I have completed many 17-A guardianship petitions for clients over the past 6 years. Some parents, however, choose to complete the petition themselves. For those of you who wish to take this path, I have compiled a list of 12 helpful tips that I have learned through the completion of over one hundred guardianships. The list is not all-inclusive, but hopefully it will make your task a little easier.
*The tips offered below are intended to be used as helpful hints for completing and filing a 17-A Guardianship. The information is not intended to be used as legal advice nor should it be used in place of legal counsel.
Tip #1: While Article 17-A applies throughout the state of New York, there are differences among the county Surrogate’s Courts as to how it is applied regarding the completion of the petition. For example, some Surrogate’s Courts require the presence of the petitioners at the court hearing, while other Surrogate’s Courts do not. When in doubt, check with the Court Clerk for the Surrogate’s Court where the petition will be filed.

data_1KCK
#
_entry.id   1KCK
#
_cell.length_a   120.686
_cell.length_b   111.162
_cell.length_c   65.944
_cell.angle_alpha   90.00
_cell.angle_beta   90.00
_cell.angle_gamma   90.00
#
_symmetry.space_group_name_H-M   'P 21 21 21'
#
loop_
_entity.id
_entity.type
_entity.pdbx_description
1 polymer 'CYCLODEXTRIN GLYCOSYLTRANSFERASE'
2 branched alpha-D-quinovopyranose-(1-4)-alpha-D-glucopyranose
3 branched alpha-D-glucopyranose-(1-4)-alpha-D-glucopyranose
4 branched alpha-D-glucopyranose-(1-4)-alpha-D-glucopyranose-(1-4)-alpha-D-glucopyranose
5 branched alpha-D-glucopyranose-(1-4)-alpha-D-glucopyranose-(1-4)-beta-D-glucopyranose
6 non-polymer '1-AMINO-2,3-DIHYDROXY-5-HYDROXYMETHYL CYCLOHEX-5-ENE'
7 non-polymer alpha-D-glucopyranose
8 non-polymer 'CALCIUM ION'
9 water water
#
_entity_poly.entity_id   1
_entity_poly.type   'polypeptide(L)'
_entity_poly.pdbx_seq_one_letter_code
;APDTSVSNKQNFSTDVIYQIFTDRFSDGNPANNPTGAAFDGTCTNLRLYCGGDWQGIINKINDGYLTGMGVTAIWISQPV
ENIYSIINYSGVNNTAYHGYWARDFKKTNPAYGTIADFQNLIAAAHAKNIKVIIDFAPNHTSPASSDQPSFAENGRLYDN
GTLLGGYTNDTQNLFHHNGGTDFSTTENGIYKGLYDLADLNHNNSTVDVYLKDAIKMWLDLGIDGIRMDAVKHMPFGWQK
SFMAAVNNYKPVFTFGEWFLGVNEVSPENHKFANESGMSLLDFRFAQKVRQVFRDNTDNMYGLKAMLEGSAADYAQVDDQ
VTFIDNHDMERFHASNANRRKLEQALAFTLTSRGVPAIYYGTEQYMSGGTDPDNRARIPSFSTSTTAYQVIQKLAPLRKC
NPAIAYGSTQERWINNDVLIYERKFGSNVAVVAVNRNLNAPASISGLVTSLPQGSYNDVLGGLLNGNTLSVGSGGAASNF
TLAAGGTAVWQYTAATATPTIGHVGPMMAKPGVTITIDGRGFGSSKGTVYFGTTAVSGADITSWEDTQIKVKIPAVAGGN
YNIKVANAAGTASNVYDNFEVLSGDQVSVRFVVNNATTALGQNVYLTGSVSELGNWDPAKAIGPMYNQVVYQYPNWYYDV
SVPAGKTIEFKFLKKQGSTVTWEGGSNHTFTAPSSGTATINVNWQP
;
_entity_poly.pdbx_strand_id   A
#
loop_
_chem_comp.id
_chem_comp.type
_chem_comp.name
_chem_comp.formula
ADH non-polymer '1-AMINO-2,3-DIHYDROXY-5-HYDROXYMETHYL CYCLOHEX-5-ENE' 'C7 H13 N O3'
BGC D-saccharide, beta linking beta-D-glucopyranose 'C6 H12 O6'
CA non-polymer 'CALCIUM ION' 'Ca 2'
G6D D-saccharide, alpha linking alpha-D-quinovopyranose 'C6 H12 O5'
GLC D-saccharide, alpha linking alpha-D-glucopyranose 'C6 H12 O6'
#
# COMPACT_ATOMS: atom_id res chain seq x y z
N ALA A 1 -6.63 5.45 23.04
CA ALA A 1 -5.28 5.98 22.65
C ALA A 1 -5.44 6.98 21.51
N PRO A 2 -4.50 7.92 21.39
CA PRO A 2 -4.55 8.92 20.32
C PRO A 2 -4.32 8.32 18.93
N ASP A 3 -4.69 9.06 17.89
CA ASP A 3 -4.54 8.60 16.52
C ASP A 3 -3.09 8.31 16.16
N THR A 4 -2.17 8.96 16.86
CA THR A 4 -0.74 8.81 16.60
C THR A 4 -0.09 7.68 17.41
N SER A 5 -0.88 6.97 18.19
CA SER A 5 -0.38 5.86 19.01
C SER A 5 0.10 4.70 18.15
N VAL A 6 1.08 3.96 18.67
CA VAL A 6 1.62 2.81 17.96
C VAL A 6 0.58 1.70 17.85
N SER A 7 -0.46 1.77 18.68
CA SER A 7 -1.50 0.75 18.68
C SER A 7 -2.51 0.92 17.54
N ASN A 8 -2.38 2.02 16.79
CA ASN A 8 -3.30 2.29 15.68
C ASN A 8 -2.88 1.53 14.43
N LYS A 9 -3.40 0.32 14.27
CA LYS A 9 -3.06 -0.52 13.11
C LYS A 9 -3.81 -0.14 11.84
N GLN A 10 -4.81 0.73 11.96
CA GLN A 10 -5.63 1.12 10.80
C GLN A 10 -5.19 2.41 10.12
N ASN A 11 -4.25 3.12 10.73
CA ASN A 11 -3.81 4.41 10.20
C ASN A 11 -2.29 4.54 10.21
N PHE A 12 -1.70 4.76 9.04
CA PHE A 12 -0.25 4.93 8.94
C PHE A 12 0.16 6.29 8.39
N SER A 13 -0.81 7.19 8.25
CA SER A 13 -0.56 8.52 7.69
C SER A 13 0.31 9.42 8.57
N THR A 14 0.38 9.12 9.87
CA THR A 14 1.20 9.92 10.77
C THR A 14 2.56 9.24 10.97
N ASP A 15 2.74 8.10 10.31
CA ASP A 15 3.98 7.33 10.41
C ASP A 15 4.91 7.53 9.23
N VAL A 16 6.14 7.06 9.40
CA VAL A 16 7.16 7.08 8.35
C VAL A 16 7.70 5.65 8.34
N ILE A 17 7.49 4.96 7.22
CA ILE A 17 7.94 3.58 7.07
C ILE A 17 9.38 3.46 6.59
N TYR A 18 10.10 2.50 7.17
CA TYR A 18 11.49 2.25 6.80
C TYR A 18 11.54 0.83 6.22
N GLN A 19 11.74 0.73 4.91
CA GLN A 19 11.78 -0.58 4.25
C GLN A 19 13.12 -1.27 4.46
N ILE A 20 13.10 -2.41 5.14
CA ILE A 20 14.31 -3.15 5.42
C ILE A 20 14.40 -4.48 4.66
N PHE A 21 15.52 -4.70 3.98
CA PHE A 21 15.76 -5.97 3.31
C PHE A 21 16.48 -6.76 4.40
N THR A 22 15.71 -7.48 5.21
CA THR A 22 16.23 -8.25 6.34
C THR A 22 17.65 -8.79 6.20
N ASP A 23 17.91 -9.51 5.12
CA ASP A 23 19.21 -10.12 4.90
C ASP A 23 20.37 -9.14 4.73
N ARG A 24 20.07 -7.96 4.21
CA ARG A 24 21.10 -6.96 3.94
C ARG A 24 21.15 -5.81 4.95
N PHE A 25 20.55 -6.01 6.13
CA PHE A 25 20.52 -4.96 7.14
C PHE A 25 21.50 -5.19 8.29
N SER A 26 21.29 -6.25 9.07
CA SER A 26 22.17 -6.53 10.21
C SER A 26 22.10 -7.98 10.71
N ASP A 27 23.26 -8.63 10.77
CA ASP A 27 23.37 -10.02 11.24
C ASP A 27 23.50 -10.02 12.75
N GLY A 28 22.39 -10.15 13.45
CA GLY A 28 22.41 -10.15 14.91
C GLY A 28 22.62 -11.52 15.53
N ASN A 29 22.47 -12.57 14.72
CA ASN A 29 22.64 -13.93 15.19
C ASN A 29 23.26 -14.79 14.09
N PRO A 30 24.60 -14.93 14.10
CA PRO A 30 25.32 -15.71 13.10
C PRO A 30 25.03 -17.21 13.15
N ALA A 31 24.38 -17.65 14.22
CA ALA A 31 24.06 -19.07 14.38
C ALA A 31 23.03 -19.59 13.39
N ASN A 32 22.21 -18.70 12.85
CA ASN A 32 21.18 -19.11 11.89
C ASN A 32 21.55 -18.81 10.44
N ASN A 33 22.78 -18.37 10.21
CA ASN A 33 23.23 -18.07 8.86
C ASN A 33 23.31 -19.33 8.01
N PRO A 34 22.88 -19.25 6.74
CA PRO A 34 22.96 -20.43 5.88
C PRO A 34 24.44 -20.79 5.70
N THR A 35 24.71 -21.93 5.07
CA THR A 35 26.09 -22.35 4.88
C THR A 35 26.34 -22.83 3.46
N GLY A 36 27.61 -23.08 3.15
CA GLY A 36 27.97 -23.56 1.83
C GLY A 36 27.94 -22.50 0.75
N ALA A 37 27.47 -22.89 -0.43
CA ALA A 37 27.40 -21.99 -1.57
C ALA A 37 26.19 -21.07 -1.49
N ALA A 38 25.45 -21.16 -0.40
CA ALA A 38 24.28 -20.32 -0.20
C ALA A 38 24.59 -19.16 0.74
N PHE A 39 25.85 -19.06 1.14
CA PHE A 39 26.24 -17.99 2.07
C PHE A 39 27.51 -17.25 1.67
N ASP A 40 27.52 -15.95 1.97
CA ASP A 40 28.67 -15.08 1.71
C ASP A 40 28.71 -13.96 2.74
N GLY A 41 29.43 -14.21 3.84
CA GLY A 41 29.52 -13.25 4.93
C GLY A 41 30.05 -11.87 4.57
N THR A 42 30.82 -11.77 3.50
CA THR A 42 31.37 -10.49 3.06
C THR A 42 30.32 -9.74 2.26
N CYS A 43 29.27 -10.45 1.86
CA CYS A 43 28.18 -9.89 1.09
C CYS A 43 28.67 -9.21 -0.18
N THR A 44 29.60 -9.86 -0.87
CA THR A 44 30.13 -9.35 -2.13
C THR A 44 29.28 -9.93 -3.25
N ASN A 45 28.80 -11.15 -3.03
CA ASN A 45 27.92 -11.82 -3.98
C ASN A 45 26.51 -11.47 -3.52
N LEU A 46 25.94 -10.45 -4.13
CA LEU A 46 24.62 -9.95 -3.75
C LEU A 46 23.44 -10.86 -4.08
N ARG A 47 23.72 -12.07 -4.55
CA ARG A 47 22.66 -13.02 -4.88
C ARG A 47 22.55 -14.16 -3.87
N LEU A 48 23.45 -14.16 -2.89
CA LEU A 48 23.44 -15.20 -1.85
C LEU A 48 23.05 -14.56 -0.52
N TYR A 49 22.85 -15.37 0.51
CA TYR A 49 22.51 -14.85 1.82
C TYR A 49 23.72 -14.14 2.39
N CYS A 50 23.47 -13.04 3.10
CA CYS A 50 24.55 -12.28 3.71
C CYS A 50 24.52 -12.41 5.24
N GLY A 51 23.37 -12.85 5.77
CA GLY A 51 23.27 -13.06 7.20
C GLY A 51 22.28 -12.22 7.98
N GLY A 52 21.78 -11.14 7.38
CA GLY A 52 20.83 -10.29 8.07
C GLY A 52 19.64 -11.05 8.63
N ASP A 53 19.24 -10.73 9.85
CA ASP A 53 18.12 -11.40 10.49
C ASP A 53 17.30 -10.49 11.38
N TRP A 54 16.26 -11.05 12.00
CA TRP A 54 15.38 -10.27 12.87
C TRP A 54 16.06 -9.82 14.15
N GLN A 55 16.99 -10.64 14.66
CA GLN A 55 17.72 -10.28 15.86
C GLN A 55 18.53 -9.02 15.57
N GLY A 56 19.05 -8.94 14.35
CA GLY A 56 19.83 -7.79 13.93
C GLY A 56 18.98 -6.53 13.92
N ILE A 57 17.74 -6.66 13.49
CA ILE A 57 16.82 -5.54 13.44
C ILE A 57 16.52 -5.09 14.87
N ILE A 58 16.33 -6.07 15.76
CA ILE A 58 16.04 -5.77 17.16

The Greenbook is the Surrogate’s “bible.” Among other things, it contains the full text of the Surrogate’s Court Procedure Act, as well as amendments.
Tip #2: A 17-A Guardianship is for those individuals with developmental disabilities, traumatic brain injury (TBI) or mental retardation. Developmental disabilities include cerebral palsy, epilepsy, neurological impairment and autism. If your child does not meet these criteria or has a different primary diagnosis such as a psychiatric illness, he or she may not be a candidate for this type of guardianship. Check with a knowledgeable attorney if you are uncertain.
Tip #3: If you are the petitioner (proposed guardian) and are divorced, be sure that you have consulted with your ex-spouse and that both of you are in agreement as to everyone’s standing on the petition since your ex-spouse’s signature will be required. If it is decided that only one of you is to be the petitioner, there are options: